“I got to ‘hear’ the Sony HD audio player today, feeding their $2K stereo integrated amp and a pair of Monitor Audio speakers. The demo material was a very old Beach Boys track, first played in glorious DSD, which sounded…um…ok…then from a ‘red book CD rip’, which sounded like it had a single-ended noise reduction system applied, softened transients, gated noise around short sounds, etc. The demonstrator claimed the red book ‘threw a veil over the sound’ and how the DSD version ‘opened everything up and improved clarity’. I just cringed.”
A reader sent the paragraph above to me a few days ago. I’m not surprised at the tactics employed by the demonstrator…I understand that everyone wants their stuff to sound the best. But if someone went to the time and trouble to juice the DSD and downgrade the PCM for a demo, then there’s something more sinister going on. It’s true that DSD is a “hot” topic and will be the savior of high-end audio if you listen to the writers at some of the print and online magazines. My very good friend Jim Merod of Blue Port Jazz is all about DSD. They’re uninformed or choosing to avoid the facts.
SoundMagic has introduced an inexpensive DXD/DSD High Resolution Music Workstation that is “affordable and portable”…less than $1000. I’ve heard from a few readers that think the editing tools that have been absent from DSD are now available using Serenade or Pyramix. It’s not true. These systems convert everything to high rate PCM to do things like reverberation, fades, EQ etc and then convert back to DSD for delivery…and raise the price to the extreme because the perception is that DSD is the ultimate “resolution format. It’s all a myth.
The article “DSD Myth” by the guys at Grimm Audio in the Netherlands might not be the most well written piece but it does a very good job of slicing through the clutter of misinformation that pervades the whole area of high-end audio with regards to DSD. I thought I would highlight a few of the most important facts that are contained in the article.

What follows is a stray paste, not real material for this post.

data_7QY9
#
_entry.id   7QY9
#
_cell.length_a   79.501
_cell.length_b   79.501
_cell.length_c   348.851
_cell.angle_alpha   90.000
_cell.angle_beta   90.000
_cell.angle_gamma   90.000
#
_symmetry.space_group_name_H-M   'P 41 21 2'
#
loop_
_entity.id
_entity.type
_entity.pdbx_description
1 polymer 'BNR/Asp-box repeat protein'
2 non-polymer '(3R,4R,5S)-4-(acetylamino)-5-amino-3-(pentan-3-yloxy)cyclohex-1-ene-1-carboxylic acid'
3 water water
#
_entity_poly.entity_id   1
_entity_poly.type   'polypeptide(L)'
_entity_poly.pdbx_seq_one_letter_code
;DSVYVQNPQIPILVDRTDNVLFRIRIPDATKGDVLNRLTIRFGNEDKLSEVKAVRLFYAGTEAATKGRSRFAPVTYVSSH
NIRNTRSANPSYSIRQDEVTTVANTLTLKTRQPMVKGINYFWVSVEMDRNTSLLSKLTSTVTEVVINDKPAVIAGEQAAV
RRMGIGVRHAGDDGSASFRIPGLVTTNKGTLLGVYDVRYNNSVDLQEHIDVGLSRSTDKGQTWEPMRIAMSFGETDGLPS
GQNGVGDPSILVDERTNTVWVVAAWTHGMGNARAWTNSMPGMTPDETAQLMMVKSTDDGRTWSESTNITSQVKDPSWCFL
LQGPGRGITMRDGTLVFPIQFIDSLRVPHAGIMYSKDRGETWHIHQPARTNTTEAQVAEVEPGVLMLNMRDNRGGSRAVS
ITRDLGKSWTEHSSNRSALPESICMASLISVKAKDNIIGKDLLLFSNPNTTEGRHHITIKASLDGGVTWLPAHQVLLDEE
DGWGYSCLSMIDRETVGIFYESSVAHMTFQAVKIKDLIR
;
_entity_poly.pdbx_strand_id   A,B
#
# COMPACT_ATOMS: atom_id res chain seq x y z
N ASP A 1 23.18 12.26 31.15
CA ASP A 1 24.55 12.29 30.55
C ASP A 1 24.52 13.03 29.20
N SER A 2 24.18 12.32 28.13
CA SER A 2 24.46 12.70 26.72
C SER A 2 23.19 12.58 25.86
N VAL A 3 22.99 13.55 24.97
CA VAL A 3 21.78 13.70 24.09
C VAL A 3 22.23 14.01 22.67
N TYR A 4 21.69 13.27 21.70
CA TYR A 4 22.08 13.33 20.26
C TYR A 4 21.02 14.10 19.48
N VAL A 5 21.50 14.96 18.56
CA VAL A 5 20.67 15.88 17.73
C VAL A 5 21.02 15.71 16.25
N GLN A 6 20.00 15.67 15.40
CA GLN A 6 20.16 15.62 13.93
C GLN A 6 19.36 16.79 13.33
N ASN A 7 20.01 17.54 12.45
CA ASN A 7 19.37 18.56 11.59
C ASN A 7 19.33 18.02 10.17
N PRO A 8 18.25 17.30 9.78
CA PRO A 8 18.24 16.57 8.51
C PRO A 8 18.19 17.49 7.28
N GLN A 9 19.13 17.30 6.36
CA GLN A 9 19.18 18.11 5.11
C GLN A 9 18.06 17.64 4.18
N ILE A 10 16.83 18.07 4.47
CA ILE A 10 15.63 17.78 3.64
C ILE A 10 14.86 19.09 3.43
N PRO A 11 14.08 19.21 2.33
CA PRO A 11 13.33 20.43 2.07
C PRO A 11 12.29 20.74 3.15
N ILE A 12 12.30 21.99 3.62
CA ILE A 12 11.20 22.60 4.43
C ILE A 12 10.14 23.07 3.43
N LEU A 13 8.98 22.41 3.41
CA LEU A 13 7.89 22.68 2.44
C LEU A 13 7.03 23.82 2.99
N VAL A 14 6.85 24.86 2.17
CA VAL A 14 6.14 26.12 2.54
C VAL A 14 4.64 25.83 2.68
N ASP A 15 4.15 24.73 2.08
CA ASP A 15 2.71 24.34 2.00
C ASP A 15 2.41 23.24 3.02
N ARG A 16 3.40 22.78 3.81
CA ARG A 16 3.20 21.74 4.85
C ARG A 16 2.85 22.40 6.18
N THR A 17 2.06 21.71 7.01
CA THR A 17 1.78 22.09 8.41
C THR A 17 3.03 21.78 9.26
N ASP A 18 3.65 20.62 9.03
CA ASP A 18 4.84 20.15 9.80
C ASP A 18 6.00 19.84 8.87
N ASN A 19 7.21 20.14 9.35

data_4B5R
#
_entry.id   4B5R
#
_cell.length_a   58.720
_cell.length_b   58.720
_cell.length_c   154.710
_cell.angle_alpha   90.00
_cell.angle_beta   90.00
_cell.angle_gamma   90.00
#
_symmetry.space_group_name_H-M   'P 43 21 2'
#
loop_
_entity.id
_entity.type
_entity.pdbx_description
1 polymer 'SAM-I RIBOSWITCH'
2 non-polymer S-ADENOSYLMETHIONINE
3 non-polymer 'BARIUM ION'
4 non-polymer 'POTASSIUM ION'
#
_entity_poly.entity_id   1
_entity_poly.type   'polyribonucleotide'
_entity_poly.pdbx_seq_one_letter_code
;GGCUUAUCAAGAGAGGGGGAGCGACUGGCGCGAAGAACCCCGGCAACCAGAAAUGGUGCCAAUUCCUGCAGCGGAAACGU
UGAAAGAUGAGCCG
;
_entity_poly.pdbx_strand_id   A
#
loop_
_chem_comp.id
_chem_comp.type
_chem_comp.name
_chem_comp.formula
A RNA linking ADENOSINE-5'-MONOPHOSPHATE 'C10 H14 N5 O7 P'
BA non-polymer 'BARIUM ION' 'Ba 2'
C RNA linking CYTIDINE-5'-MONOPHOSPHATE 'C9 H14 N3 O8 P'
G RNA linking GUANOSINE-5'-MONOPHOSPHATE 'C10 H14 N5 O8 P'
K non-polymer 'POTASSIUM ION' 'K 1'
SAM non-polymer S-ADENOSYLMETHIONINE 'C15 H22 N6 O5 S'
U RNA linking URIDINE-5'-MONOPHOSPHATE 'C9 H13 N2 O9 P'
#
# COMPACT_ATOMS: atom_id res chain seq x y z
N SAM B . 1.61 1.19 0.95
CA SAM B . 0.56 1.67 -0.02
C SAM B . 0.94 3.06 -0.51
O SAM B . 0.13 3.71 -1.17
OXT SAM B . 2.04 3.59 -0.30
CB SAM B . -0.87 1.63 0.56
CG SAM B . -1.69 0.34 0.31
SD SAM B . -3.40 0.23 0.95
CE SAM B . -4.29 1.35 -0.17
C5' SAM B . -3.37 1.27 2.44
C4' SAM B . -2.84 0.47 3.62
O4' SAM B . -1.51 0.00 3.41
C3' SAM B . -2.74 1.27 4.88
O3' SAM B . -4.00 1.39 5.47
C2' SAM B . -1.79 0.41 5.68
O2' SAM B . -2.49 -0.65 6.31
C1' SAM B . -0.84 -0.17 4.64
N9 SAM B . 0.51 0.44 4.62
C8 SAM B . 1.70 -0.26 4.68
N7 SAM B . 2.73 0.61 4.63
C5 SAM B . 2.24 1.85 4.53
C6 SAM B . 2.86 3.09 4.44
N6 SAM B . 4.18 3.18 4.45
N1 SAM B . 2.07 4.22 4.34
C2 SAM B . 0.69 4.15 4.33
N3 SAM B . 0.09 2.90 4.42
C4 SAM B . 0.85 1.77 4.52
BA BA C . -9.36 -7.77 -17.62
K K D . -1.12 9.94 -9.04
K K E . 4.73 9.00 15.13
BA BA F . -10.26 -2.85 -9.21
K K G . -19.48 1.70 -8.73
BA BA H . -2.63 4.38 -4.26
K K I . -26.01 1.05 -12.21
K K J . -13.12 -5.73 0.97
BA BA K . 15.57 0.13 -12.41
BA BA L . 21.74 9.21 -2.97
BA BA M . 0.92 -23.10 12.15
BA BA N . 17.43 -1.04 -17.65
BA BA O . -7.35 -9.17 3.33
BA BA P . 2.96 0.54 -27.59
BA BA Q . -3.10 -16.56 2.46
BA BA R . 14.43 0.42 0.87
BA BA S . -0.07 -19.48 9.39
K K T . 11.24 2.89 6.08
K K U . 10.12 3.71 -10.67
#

DSD is seductive. As they and others have rightly pointed out having a single bit at a very high sampling rate capturing and reproducing an audio signal that is very close to the analog original sounds wonderful. But only according to very limited conditions…the ones that Sony imaged for the format as it was first used to archive their analog tape collection. It was never intended to be a consumer format. That only happened after DSD was dismissed by the DVD Forum.
If you read the article…and you should…you’ll find a lot of relevant information in the first few of paragraphs.
“The problem is that the format alone does not tell the whole story. Pure, original ‘native’ DSD using truly 1-bit DSD converters for A-to-D AND D-to-A can sound stunning. If the converters are done right technically of course (implementation, layout, components, etc.) and if the subsequent amplification isn’t bothered by the relatively high level of high frequency noise specific to DSD [NOTE: the ultrasonic noise bothers EVERY amplifier].
But most SACD players and ‘DoP” capable DACs are not equipped with 1-bit DAC chips. And of the recordings on SACDs and DSD Internet downloads, the vast majority are not pure [NOTE: less than 15% in fact] native DSD but have seen many different phases, starting perhaps as 5-bits inside the A-to-D converter, being converted to 24-bit PCM for editing and ending as 1-bit DSD after mastering. Meaning they all have undergone one or more conversions including going back to 1-bit DSD, which not a lossless process in itself. If you want maximum sound quality once a recording is in PCM format, you’re better off listening to it in PCM than to a flawed DSD transformation of the latter.”
We talked about format conversions recently. Moving between formats does not improve the sound of recording. Analog tapes to digital transfers work pretty well because the fidelity of the original analog tape is less than that of the digital format. This was the thinking of Sony when they chose DSD for their archiving. DSD 64 does a very good job when used in the specific case of capturing the output of an older analog tape…there are no edits, no processing required etc. Perfect. In every other case, DSD suffers from conversion loss and bandwidth limitations due to the high frequency noise.
We’ll go through the rest of the article over the next couple of days. It’s really important that audiophiles realize what studio owners already know…DSD as a replacement for PCM is just not going to happen.